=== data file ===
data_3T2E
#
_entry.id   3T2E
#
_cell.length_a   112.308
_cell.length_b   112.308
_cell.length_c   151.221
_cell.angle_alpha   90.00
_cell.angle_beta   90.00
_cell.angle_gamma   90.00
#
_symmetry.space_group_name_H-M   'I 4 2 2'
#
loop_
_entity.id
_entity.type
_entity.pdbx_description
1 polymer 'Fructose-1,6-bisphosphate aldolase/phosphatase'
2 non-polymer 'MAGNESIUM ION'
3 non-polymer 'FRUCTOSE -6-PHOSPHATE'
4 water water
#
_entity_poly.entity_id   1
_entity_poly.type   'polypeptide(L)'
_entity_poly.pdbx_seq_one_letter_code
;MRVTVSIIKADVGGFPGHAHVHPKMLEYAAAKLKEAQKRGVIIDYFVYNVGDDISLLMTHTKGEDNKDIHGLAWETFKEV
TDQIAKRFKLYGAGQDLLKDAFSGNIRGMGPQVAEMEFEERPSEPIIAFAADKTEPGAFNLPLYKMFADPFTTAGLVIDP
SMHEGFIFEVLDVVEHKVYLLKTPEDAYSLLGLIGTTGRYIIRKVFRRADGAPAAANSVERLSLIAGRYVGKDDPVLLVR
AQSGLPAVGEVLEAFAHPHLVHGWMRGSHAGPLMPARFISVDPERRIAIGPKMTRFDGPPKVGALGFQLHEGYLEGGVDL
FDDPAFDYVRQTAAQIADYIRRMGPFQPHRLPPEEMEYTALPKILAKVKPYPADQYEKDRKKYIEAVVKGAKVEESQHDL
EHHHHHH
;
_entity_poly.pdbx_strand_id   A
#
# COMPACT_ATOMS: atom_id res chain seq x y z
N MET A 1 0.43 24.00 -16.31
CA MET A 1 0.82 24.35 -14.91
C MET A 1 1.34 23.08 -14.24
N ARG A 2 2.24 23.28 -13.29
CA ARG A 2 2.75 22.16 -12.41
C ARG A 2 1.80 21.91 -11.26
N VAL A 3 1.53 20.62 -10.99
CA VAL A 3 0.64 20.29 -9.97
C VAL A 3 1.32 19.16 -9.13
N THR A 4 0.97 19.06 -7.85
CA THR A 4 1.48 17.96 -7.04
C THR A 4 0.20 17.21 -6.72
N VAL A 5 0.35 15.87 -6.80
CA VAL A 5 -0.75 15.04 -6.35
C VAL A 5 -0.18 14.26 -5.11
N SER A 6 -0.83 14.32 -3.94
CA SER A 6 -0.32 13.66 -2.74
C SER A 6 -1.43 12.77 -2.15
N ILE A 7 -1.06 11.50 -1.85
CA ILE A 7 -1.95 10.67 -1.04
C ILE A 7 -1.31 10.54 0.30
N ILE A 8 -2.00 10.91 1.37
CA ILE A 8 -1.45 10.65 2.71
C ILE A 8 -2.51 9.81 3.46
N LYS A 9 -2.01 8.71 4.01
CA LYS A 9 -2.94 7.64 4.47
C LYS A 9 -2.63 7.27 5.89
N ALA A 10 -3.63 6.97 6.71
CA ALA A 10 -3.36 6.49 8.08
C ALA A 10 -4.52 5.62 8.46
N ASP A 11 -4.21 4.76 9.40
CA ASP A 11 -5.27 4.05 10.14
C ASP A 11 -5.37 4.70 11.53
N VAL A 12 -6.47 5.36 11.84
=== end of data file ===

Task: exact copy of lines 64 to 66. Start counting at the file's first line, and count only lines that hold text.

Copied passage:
CA ALA A 10 -3.36 6.49 8.08
C ALA A 10 -4.52 5.62 8.46
N ASP A 11 -4.21 4.76 9.40